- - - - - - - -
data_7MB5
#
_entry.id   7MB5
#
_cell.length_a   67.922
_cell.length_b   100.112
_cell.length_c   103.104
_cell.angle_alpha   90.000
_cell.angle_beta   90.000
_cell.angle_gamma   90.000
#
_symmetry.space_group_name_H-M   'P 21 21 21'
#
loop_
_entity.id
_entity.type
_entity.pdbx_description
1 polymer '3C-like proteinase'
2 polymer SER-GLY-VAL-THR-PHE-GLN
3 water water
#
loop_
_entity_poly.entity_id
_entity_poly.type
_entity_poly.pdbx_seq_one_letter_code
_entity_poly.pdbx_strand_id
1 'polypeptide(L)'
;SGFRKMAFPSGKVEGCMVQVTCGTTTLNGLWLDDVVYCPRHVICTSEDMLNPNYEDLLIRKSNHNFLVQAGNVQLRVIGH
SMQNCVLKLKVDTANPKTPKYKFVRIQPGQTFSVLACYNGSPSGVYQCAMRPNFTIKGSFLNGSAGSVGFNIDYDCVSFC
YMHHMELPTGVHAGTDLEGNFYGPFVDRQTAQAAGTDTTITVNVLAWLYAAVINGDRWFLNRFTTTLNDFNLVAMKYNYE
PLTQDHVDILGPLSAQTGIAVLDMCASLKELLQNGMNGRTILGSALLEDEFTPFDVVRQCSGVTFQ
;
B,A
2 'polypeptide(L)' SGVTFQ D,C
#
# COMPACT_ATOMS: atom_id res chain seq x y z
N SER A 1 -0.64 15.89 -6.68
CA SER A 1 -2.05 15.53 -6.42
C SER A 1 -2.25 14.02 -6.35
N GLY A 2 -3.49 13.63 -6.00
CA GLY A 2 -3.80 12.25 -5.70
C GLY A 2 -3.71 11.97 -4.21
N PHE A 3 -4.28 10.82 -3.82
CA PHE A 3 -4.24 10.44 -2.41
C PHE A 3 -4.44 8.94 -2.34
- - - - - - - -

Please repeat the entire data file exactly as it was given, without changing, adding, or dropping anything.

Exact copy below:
data_7MB5
#
_entry.id   7MB5
#
_cell.length_a   67.922
_cell.length_b   100.112
_cell.length_c   103.104
_cell.angle_alpha   90.000
_cell.angle_beta   90.000
_cell.angle_gamma   90.000
#
_symmetry.space_group_name_H-M   'P 21 21 21'
#
loop_
_entity.id
_entity.type
_entity.pdbx_description
1 polymer '3C-like proteinase'
2 polymer SER-GLY-VAL-THR-PHE-GLN
3 water water
#
loop_
_entity_poly.entity_id
_entity_poly.type
_entity_poly.pdbx_seq_one_letter_code
_entity_poly.pdbx_strand_id
1 'polypeptide(L)'
;SGFRKMAFPSGKVEGCMVQVTCGTTTLNGLWLDDVVYCPRHVICTSEDMLNPNYEDLLIRKSNHNFLVQAGNVQLRVIGH
SMQNCVLKLKVDTANPKTPKYKFVRIQPGQTFSVLACYNGSPSGVYQCAMRPNFTIKGSFLNGSAGSVGFNIDYDCVSFC
YMHHMELPTGVHAGTDLEGNFYGPFVDRQTAQAAGTDTTITVNVLAWLYAAVINGDRWFLNRFTTTLNDFNLVAMKYNYE
PLTQDHVDILGPLSAQTGIAVLDMCASLKELLQNGMNGRTILGSALLEDEFTPFDVVRQCSGVTFQ
;
B,A
2 'polypeptide(L)' SGVTFQ D,C
#
# COMPACT_ATOMS: atom_id res chain seq x y z
N SER A 1 -0.64 15.89 -6.68
CA SER A 1 -2.05 15.53 -6.42
C SER A 1 -2.25 14.02 -6.35
N GLY A 2 -3.49 13.63 -6.00
CA GLY A 2 -3.80 12.25 -5.70
C GLY A 2 -3.71 11.97 -4.21
N PHE A 3 -4.28 10.82 -3.82
CA PHE A 3 -4.24 10.44 -2.41
C PHE A 3 -4.44 8.94 -2.34